FIGURE 8.57 Grafting to cancel pruning
SUMMARY
We began this chapter with an end-to-end view of the flow of
application layer messages through the IP layer in the end systems and
across an IP internetwork. We then examined the details of how Internet
Protocol enables communications across a collection of networks. We
paid particular attention to the hierarchical structure of IP addresses and
explained their role in ensuring scalability of the Internet. The role of
address prefixes and the use of masks was explained. We also examined
the interplay between IP addresses, routing tables, and router operation.
We discussed how the IP layer must perform segmentation and
reassembly in order to provide the higher layers with independence from
the underlying network technologies. We also introduced Internet Protocol
version 6 and identified its advantages relative to IPv4 in terms of address
space and streamlined header design.
The Internet offers two basic communication services that operate on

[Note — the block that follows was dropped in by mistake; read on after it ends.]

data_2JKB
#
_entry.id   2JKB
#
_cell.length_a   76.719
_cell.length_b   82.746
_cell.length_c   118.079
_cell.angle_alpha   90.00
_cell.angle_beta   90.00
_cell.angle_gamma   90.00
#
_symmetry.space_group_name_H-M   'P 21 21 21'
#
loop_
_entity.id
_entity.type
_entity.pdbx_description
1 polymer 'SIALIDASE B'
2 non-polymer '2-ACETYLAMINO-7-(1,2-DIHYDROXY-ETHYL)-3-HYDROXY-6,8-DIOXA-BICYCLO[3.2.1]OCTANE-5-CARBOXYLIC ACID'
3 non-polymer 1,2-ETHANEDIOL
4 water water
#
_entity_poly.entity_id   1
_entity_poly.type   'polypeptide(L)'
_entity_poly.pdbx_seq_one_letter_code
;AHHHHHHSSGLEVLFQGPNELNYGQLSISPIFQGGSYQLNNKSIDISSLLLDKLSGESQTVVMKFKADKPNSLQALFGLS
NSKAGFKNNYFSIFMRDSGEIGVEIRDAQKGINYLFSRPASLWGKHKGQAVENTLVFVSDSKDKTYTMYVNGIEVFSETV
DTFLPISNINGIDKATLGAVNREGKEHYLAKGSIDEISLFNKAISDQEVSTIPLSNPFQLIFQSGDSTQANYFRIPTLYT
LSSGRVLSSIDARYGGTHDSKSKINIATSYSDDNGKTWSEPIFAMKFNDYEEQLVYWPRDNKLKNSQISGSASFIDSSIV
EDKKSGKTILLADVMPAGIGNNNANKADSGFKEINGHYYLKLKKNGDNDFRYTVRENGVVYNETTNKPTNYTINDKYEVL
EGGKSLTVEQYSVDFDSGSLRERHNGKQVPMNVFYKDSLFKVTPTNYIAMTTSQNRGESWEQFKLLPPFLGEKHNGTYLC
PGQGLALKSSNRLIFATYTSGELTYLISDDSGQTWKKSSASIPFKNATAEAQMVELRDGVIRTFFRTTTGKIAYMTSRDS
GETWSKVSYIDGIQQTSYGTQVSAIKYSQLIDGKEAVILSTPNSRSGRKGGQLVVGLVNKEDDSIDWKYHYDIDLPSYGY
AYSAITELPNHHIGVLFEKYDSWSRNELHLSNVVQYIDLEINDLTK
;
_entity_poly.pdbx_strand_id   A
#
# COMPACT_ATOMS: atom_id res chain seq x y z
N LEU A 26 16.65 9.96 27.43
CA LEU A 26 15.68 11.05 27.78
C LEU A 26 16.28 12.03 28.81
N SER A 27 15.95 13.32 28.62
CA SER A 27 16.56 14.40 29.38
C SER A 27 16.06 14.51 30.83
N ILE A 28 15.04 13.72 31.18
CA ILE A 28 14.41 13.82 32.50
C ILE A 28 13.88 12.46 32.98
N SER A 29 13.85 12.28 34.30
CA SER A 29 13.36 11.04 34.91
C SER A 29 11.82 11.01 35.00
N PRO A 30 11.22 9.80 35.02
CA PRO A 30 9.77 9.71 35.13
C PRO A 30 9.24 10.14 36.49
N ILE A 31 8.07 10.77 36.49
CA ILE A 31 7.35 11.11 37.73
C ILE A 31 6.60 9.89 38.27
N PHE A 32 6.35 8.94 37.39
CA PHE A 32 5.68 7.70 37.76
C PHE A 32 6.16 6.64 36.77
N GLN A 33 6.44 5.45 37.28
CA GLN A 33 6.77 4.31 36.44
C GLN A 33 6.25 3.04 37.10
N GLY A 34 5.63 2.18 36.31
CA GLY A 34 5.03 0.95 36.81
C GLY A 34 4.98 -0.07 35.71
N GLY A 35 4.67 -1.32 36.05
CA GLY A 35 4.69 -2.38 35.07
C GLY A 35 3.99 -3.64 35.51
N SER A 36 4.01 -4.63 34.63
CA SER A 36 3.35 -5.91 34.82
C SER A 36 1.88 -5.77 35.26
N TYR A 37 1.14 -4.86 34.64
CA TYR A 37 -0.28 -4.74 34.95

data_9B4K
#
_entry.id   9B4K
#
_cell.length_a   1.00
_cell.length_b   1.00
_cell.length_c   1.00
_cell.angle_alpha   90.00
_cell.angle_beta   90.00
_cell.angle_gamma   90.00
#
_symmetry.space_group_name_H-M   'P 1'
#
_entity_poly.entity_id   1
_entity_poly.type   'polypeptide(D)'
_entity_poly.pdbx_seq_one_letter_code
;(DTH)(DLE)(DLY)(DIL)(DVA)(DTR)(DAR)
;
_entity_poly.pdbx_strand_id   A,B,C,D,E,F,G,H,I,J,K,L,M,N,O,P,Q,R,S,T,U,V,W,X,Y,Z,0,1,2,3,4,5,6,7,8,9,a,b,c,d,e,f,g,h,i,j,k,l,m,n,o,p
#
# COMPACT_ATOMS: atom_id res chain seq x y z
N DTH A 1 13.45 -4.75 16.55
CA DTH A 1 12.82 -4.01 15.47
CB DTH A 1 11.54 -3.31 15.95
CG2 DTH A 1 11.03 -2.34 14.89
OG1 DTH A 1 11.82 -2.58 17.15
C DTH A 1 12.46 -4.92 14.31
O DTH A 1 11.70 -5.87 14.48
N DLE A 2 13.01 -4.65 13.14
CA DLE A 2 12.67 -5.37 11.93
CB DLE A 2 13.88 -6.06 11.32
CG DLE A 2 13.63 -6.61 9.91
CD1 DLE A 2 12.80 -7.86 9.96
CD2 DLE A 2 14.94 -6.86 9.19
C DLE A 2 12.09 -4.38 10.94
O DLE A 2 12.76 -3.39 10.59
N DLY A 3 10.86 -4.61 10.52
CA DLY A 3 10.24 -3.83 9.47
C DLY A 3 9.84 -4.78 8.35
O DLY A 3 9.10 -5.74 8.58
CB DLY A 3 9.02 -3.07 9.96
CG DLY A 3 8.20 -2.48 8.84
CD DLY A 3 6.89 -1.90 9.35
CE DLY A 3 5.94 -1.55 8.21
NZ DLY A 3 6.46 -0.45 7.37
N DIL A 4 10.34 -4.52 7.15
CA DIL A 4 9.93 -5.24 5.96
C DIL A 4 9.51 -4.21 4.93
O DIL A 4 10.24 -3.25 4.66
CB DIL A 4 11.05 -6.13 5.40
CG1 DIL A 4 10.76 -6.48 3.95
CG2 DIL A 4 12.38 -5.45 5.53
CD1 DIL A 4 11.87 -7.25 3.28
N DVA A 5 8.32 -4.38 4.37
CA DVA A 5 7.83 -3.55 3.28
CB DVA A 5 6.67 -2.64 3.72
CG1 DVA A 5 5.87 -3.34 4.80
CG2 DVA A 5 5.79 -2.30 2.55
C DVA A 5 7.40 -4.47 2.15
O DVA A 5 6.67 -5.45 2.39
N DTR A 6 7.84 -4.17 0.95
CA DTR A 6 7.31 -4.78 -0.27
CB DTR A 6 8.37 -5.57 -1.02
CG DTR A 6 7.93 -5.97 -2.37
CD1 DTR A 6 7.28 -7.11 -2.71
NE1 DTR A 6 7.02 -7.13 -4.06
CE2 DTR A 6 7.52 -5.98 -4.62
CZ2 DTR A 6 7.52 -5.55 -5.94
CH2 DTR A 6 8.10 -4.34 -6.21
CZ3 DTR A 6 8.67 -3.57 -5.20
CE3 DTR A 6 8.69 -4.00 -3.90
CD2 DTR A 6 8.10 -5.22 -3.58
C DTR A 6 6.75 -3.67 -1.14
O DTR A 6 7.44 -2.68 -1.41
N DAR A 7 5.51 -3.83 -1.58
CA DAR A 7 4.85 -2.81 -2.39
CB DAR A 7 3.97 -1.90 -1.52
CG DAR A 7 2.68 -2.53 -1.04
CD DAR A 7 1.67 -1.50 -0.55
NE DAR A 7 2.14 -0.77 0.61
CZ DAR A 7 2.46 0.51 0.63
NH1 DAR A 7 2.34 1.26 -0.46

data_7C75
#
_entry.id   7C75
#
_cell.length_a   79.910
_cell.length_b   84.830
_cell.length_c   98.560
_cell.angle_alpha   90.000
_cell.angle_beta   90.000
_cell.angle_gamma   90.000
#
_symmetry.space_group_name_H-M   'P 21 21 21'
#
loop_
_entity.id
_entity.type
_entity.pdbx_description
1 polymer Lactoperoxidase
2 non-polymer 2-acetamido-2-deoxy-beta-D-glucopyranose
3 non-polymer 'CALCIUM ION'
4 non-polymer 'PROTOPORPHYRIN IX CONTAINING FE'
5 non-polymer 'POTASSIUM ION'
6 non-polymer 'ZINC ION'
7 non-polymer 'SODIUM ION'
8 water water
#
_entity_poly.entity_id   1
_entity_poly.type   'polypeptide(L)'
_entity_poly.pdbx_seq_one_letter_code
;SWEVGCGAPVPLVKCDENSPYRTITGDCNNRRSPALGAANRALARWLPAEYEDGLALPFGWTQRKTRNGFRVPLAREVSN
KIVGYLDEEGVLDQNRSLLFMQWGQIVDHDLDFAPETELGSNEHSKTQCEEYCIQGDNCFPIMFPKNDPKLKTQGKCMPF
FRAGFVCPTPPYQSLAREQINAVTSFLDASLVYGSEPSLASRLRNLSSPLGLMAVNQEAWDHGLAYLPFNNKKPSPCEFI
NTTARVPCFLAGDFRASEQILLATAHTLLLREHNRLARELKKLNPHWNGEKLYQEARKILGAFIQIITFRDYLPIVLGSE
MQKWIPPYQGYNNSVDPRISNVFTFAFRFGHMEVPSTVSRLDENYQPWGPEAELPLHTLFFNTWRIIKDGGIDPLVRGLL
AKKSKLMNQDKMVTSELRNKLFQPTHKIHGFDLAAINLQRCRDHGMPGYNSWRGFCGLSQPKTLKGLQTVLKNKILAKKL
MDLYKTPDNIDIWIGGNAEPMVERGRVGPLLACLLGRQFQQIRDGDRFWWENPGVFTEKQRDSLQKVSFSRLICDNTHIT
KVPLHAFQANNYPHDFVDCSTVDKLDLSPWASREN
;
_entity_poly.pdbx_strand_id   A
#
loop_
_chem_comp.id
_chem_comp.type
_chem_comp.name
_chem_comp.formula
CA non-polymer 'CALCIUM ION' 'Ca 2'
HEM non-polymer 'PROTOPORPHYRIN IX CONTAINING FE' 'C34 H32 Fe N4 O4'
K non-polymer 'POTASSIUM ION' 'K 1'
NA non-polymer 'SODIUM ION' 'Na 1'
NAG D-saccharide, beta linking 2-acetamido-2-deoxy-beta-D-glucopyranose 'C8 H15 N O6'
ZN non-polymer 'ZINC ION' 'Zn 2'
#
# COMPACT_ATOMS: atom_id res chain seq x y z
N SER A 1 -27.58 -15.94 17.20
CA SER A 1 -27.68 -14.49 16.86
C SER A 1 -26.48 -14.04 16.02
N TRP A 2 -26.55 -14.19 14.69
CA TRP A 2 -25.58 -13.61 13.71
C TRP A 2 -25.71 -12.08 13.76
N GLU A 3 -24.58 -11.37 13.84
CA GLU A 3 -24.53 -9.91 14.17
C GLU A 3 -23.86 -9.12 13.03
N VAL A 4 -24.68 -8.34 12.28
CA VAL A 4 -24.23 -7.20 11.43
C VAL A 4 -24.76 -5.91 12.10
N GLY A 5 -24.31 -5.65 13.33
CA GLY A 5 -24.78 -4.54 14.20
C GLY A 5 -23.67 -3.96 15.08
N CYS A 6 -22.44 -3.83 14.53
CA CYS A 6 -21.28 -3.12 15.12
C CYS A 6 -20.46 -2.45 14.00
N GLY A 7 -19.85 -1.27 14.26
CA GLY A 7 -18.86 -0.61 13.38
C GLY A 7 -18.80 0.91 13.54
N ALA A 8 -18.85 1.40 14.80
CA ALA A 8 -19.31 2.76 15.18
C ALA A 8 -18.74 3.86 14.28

top of IP: TCP reliable stream service and UDP datagram service. We
examined the simple operation of UDP, and we then focussed on the
details of how TCP provides reliable stream service and flow control. We
also discussed the various issues that underlie the design of TCP: the
rationale for using the three-way handshake; the separation of
acknowledgments and window size; the difficulties in closing a connection,
and the consequences of sequence number space limitations as well as of
round-trip time variability.
we introduced DHCP and mobile IP and explained their role in
extending IP service to mobile and transitory users.
The later sections of the chapter were concerned with IP routing. We
introduced the Autonomous System structure of the Internet and
explained how the routing problem is then partitioned into intradomain and
interdomain components. We introduced RIP and OSPF for intradomain
routing. We identified the advantages of OSPF and explained its operation
in detail. We discussed how intradomain and inter-domain routing involve
different concerns, e.g. optimal path routing versus policy routing. We also
explained how BGP4 provides interdomain routing. Finally, we showed
how the hierarchy of the Autonomous System structure and the hierarchy
inherent in CIDR addressing work together to provide an Internet that can
scale to enormous size.
In the last section we provided an introduction to multicast routing.